Magis Global –

December 18, 2012

The Indian

Category: General – Tags: – Joan – 6:37 am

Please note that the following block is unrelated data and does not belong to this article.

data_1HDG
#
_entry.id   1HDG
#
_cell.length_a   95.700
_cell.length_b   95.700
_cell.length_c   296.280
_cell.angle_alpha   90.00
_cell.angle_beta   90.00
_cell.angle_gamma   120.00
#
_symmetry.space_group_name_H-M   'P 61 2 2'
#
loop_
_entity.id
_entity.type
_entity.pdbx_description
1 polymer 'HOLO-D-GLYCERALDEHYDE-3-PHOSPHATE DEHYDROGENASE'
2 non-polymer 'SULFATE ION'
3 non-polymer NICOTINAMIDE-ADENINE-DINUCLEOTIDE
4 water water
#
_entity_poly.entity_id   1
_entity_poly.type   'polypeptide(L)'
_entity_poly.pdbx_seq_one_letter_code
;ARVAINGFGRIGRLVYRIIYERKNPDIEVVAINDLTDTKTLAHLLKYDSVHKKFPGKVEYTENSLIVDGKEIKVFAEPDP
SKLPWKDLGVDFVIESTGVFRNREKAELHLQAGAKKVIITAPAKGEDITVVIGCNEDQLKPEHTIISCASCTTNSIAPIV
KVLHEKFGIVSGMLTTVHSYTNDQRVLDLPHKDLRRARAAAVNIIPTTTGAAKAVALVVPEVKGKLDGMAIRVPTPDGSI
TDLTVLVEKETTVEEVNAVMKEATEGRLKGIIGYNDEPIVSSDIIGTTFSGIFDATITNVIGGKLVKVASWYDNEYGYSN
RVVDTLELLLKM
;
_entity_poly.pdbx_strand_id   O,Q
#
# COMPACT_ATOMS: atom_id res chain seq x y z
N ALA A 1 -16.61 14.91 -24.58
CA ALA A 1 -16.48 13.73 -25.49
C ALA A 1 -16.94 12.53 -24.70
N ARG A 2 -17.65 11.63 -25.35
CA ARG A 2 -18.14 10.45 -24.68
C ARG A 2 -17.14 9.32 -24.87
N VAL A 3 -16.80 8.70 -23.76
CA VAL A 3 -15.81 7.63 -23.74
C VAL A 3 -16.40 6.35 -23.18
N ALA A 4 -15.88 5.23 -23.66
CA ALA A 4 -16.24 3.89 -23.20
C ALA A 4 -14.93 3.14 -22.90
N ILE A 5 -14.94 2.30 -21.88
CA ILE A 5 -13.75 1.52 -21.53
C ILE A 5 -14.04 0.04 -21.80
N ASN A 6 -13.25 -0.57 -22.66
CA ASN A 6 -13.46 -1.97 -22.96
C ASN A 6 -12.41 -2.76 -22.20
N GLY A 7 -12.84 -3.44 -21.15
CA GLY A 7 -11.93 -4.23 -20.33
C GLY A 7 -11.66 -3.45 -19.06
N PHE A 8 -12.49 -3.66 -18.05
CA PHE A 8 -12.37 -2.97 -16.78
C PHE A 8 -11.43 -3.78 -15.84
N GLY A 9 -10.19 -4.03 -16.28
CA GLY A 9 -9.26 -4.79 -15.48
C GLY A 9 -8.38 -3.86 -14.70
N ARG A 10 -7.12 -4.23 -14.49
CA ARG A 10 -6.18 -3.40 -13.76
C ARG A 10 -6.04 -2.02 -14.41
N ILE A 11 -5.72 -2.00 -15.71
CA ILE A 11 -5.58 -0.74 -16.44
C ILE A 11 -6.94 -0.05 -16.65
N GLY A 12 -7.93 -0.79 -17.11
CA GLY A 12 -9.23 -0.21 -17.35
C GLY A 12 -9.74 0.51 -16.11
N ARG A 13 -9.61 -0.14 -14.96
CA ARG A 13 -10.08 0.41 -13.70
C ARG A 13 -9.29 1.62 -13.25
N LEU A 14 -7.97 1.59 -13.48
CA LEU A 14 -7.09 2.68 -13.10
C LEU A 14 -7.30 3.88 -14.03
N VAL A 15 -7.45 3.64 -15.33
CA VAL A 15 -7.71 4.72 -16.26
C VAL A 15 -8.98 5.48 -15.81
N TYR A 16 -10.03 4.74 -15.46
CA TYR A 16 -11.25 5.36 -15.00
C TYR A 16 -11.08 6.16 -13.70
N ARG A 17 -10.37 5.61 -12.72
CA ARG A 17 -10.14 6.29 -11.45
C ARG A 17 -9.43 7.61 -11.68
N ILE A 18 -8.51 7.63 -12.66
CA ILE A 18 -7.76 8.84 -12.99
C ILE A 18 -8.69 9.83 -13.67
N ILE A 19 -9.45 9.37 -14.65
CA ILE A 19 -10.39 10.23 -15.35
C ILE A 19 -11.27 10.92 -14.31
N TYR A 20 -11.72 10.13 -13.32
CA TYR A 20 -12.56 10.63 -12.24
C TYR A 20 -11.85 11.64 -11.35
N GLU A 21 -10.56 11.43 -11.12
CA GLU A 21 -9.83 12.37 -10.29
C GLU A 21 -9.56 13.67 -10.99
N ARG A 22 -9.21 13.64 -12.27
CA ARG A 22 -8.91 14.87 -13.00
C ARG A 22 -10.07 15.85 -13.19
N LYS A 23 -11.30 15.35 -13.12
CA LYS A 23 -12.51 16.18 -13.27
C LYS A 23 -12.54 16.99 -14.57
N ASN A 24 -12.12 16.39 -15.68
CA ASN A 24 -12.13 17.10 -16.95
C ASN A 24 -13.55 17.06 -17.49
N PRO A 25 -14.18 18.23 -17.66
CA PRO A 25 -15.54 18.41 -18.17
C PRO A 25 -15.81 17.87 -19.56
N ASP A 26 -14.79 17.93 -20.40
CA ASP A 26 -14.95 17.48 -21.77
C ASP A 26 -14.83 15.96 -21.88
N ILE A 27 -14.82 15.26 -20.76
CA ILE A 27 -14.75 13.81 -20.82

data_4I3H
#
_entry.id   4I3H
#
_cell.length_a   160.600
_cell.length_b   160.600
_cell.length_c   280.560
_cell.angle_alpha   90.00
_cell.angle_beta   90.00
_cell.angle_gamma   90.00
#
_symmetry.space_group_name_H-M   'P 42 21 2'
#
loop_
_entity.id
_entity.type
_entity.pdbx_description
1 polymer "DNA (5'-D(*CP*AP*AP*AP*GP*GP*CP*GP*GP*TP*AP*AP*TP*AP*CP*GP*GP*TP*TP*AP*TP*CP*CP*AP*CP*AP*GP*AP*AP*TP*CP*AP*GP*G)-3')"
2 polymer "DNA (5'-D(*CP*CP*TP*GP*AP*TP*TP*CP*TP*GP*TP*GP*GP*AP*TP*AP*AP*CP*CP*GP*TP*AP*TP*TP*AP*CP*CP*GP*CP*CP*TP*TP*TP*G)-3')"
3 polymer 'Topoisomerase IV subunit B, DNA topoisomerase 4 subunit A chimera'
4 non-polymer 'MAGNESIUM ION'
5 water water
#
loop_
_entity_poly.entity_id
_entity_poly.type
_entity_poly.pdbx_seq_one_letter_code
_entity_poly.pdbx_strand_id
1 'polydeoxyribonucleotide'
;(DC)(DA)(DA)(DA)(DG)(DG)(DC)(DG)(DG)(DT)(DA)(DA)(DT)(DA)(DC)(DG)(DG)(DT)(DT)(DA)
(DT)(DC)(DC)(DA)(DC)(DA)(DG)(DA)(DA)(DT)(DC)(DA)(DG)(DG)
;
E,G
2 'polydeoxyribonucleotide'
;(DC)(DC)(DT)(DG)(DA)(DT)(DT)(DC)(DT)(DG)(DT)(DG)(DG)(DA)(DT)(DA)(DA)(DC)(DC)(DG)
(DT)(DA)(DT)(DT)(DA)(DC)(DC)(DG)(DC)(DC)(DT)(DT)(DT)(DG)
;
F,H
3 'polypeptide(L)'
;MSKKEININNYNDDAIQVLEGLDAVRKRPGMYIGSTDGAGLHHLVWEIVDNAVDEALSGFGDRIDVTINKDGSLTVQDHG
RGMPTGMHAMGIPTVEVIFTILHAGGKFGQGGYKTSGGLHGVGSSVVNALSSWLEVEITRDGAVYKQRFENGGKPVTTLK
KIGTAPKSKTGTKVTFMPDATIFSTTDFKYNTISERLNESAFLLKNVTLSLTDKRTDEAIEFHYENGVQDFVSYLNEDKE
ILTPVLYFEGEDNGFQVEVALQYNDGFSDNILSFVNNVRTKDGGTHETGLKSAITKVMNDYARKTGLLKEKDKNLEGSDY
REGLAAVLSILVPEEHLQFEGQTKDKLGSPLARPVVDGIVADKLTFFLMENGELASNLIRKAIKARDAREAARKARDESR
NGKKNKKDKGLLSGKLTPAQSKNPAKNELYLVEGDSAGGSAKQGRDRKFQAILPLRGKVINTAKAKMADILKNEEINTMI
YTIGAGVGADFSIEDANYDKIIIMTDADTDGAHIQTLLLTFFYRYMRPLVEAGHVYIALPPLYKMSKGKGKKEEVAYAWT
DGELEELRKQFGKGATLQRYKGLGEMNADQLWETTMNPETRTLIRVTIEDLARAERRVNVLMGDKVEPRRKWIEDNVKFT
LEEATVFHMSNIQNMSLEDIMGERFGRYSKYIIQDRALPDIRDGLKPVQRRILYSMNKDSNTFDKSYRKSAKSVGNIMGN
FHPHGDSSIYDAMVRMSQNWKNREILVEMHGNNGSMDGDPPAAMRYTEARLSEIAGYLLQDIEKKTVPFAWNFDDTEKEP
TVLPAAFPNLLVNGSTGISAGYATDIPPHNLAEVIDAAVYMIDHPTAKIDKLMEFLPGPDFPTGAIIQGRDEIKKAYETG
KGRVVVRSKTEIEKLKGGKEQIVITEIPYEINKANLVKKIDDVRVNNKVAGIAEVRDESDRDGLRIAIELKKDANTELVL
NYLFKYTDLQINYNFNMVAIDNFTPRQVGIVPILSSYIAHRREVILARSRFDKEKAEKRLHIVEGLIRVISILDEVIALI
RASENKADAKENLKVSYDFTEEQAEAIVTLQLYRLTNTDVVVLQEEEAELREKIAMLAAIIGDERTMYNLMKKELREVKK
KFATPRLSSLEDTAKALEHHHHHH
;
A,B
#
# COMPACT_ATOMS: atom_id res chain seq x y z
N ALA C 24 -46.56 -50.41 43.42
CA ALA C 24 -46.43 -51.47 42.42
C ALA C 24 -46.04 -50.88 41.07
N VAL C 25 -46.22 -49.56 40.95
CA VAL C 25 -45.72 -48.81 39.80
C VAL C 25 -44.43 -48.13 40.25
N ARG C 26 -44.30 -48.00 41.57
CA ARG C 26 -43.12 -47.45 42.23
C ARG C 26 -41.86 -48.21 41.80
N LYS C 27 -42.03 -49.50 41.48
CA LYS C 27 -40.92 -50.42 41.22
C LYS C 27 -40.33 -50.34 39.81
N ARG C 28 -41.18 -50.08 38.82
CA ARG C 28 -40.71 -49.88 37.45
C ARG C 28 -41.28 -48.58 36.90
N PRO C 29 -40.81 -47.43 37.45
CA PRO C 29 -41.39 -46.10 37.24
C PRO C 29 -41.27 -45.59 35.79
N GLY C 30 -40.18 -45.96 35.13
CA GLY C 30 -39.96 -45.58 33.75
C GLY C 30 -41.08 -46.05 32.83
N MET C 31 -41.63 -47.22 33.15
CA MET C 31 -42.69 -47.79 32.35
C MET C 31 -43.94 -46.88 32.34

Helas here: According to our opinion, in agreement with the one of Uricoechea, snsiga was a language different from chibcha. Easily it is included/understood that the languages of those half-wild tribes, naturally little of words, would have altered with the vicinity and the deal with the Chibchas, as happens even more in the borders of the civilized countries, and this gave rise to that they were considered by some like dialects chibchas. Brinton finds affinities of origin and language between the Chibchas and the tribes of the Aruacos, inhabitants of the Sierra Nevada, Taironas, that occupied the skirts of this Mountain range, and its neighbors the Chimilas, that their dominions to the south of the Bog had. When Jimnez de Quesada came by earth from Santa Marta to discover the interior of the New Kingdom, already the tribes of which we have spoken had been conquered, and he happened with its expedition through the territory of the Chimilas. The Indian interpreters who took knew those languages naturally, and nevertheless they could not understand to the Chibchas. On the other hand, the comparison of the languages turns on so few words, and the similarity is in several of them so little, that all conclusion is ventured. They are the following: They could the Chibchas, on the one hand, the Aruacos and Chimilas on the other, to bring its origin of different towns that spoke to languages derived from a same language mother: this would explain the similarity of some of the voices that used. Trying about the permanence of tribes of the family of the Chibchas in the North America, it express Brinton in the following terms: " In the States of Panama and Costarrica, certain number of tribes was filially united to the advance posts of the Chibcha nation, or deeply influenced by them.

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